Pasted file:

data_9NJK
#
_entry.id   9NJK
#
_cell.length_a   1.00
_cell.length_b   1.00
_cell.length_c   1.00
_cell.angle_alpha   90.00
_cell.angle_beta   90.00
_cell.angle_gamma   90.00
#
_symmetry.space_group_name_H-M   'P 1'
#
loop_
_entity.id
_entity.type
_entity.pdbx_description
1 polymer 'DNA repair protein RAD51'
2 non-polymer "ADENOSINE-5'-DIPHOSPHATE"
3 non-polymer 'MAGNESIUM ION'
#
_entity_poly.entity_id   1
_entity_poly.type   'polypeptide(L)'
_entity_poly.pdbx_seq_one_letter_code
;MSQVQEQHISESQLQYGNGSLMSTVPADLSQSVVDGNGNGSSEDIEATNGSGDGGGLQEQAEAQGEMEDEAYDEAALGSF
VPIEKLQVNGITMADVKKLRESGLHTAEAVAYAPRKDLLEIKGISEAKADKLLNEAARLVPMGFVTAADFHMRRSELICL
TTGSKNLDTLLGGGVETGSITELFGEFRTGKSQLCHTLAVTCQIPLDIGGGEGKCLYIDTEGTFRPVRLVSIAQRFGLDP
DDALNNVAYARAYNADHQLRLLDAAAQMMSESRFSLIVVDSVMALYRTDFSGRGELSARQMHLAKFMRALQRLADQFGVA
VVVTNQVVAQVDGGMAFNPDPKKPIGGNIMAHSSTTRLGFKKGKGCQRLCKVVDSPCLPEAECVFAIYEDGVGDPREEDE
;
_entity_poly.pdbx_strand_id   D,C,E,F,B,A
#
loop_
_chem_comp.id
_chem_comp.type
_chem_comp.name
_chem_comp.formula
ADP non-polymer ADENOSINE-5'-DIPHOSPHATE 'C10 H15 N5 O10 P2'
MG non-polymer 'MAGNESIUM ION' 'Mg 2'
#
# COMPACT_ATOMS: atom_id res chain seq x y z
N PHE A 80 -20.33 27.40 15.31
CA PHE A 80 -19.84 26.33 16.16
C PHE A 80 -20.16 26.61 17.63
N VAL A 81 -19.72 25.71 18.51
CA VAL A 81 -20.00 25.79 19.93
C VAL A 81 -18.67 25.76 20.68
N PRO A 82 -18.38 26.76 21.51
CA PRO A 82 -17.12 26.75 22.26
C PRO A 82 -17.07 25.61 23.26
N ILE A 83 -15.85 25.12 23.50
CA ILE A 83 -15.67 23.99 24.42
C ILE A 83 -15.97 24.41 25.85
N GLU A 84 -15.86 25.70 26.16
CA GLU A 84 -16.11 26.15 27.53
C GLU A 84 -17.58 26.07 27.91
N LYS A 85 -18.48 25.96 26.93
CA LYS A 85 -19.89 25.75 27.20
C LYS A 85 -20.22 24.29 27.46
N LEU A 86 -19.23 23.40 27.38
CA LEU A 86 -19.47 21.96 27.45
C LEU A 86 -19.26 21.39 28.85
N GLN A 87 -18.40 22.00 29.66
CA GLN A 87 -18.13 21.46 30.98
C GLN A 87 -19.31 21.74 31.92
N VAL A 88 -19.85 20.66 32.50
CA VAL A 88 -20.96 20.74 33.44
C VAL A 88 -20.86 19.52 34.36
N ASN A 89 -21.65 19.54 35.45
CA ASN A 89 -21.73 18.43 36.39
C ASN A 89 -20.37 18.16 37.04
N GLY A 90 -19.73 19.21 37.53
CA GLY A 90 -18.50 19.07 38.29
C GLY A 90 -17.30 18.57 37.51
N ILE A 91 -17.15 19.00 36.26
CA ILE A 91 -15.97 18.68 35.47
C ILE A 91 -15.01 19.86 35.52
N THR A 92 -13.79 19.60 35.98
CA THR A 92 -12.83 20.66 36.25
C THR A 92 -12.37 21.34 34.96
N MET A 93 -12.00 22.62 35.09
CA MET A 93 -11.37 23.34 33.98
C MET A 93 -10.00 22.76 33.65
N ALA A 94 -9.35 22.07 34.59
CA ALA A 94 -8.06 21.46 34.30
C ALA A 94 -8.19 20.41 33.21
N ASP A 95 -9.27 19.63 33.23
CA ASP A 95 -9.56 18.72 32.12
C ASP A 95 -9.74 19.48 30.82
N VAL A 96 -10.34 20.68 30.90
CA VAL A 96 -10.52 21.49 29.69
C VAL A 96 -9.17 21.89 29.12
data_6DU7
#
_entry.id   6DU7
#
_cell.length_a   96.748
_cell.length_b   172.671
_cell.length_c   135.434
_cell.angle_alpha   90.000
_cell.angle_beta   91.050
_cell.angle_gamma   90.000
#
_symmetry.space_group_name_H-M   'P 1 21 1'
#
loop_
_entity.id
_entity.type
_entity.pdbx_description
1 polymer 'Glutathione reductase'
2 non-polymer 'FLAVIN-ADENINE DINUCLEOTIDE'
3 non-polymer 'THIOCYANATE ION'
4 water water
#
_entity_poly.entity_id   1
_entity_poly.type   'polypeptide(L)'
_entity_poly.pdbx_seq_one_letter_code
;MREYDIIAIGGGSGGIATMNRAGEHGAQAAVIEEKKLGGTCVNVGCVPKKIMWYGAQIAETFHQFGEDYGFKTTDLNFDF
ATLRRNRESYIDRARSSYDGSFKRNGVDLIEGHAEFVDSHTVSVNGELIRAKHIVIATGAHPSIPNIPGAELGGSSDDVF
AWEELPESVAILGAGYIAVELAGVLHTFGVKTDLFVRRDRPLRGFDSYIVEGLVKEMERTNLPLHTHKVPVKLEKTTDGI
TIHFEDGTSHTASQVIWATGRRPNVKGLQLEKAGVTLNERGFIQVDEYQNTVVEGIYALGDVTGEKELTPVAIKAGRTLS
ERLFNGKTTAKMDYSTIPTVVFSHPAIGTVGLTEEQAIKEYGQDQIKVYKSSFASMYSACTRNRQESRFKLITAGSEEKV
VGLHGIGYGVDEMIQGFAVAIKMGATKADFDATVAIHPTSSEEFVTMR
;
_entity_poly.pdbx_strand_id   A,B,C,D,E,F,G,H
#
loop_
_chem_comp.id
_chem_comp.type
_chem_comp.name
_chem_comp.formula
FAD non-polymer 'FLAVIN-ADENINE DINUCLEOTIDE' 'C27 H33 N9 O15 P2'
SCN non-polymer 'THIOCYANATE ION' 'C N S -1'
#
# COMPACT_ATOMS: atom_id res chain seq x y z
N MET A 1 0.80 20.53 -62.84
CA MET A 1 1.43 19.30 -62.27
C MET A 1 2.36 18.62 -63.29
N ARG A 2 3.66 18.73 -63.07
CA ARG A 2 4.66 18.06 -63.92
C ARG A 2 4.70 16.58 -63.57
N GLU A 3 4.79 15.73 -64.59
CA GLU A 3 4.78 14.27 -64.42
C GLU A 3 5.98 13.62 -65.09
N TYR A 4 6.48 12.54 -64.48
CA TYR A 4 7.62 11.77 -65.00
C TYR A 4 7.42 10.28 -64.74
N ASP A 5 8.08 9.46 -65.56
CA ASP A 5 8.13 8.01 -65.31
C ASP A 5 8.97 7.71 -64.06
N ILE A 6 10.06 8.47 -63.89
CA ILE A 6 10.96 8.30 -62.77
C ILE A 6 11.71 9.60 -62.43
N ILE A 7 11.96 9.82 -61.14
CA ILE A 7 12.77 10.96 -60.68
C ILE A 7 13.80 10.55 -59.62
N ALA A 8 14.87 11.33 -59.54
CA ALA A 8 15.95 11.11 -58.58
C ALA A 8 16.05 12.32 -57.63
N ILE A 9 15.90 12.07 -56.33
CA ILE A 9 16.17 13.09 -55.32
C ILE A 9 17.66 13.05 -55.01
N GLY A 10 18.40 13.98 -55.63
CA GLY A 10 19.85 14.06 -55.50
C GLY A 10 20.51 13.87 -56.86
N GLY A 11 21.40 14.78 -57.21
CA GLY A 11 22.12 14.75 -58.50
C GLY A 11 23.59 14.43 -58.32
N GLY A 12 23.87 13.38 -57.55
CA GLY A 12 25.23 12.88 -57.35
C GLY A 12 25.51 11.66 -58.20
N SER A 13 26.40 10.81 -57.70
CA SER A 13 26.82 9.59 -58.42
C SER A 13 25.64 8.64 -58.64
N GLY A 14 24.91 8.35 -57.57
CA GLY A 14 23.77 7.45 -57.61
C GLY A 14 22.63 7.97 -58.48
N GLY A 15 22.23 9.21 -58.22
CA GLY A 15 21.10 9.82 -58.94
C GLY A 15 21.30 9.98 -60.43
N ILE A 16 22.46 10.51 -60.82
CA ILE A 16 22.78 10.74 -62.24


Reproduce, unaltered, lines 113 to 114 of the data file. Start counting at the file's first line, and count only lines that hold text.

4 water water
#